So there I was, minding my own business at the American Jewish Press Association’s Freelancers and Editors workshop, listening to former Reboot project director and current VP of the Andrea and Charles Bronfman Foundation Roger Bennett talk. Bennett’s doing some great stuff (see also Guilt & Pleasure salons and Slingshot), and is constantly cited as a source on Jewish identity projects. I knew, at least according to Rabbi Yonah and CK, that Bennett was “bummed” that he couldn’t make it to Jewlicious @ the Beach 2 last month in Long Beach. But I had no idea how big of an impression Jewlicious had made on him…

Bennett had begun the speech talking about how his family evolved in terms of their identification with Judaism, and, cognizant that he had a captive audience of Jewish journalists, many of them either freelancing for or editing the contents of Jewish newspapers—many of which are financially beholden to Federations or other kinds of community support—progressed to a discussion of how to engage the tech-obsessed, affluent group of Jews ages 18-25, the so-called (not the SoCalled) Generation Y.

“The Jewish community is not on the precipice”, he said, as he predicted a huge reclamation of Jewish identity. “What we have to do is develop some sort of angle which leads to a network [Bennett mentioned blogs as a method for outreach and networking]. He mentioned that once upon a time, the New Republic was very influential, “but today the New Republic is irrelevant because of blogs.” (Weighted words, from someone who had just told us that his friend Frank Foer had just been made editor at the New Republic.)

“Young people do want content that’s intelligent yet accessible,” said Bennett, pointing to the Matisyahu phenomenon as “a fascinating indicator of the mammoth audience, if we can get our product right. It could be Jewlicious or the Boston Advocate.” (My head jerked upwards. That’s odd. Did Roger Bennett just say “Jewlicious” at the AJPA conference? Huh. Must have been hearing things.)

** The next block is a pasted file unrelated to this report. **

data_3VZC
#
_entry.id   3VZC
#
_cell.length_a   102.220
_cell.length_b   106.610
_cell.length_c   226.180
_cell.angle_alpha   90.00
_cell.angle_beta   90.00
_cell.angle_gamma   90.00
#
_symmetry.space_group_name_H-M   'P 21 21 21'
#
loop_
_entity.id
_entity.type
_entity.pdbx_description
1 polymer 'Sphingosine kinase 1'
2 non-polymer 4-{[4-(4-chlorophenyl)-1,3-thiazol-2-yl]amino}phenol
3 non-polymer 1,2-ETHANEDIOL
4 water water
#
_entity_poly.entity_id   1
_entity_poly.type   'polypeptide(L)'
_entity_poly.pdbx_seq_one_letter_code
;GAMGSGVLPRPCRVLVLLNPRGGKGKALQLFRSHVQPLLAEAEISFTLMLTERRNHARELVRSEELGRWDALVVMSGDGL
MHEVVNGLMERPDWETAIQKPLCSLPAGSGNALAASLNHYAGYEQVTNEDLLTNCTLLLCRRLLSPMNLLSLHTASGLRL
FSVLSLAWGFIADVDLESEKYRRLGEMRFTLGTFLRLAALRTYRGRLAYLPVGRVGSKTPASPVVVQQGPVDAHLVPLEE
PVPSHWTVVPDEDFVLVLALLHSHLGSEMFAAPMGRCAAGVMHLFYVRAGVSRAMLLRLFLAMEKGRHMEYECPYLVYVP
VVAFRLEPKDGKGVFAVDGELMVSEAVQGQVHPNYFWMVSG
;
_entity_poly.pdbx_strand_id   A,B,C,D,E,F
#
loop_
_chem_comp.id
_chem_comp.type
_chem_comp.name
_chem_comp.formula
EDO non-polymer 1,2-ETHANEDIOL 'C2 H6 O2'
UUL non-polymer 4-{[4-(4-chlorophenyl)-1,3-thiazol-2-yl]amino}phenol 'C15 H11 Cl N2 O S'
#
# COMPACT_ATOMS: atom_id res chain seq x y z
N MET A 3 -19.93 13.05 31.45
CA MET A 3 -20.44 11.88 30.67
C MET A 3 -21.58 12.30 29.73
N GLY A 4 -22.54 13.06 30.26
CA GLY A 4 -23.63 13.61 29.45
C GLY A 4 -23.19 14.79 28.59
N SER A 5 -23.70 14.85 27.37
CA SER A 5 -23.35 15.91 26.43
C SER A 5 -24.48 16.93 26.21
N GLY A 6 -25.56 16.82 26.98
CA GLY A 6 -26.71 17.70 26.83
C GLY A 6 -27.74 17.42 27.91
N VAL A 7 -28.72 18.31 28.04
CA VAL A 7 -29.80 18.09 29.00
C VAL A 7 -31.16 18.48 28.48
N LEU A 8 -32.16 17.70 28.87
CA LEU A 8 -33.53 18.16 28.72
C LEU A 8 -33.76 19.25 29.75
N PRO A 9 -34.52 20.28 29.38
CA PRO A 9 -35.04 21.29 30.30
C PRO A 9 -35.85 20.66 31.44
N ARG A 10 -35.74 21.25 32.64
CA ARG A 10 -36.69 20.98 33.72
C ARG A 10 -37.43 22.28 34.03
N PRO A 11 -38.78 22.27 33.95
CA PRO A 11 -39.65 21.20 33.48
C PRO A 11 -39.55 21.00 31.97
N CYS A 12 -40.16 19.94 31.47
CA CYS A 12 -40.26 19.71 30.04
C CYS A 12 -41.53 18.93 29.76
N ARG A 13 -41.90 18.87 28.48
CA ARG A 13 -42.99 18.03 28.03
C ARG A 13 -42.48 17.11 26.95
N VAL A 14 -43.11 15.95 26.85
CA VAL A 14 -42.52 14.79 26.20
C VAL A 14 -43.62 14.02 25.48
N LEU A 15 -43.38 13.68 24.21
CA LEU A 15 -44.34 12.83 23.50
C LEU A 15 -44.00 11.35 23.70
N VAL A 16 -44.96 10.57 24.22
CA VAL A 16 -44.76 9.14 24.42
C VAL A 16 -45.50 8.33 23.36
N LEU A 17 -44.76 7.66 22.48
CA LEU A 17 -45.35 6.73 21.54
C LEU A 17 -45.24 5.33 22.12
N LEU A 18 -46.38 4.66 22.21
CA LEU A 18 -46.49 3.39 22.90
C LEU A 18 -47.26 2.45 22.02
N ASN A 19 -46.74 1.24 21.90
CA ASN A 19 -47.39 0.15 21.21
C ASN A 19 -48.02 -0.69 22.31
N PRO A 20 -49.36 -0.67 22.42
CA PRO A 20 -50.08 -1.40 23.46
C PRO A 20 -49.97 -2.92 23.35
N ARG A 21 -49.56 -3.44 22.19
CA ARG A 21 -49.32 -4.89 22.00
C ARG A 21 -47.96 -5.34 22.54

“Not everything new is good,” he continued. “More people have a respect for authentic tradition, but we need to speak in the language of the internet. There’s enough cool stuff in people’s lives today, we don’t have to repackage Judaism as cool—it’s intrinsically cool. They need something steady and accessibly—we don’t have to give Judaism a hair transplant. Kids see right through a combover—they know a bald dude when they see him.” (Fad-hipster Judaism as a bald guy in denial. I LOVE it.)

“The Jewlicious guys amaze me,” Bennett said. “They have an intelligent, accessible product and are as talented a group as I’ve ever met.” (There! There it was! He said it again! Good thing I’d shown my colleagues the Jewlicious site during my session, otherwise, the assembled would have just assumed he was drunk and slurring the word “Jewish” multiple times over the course of the speech…)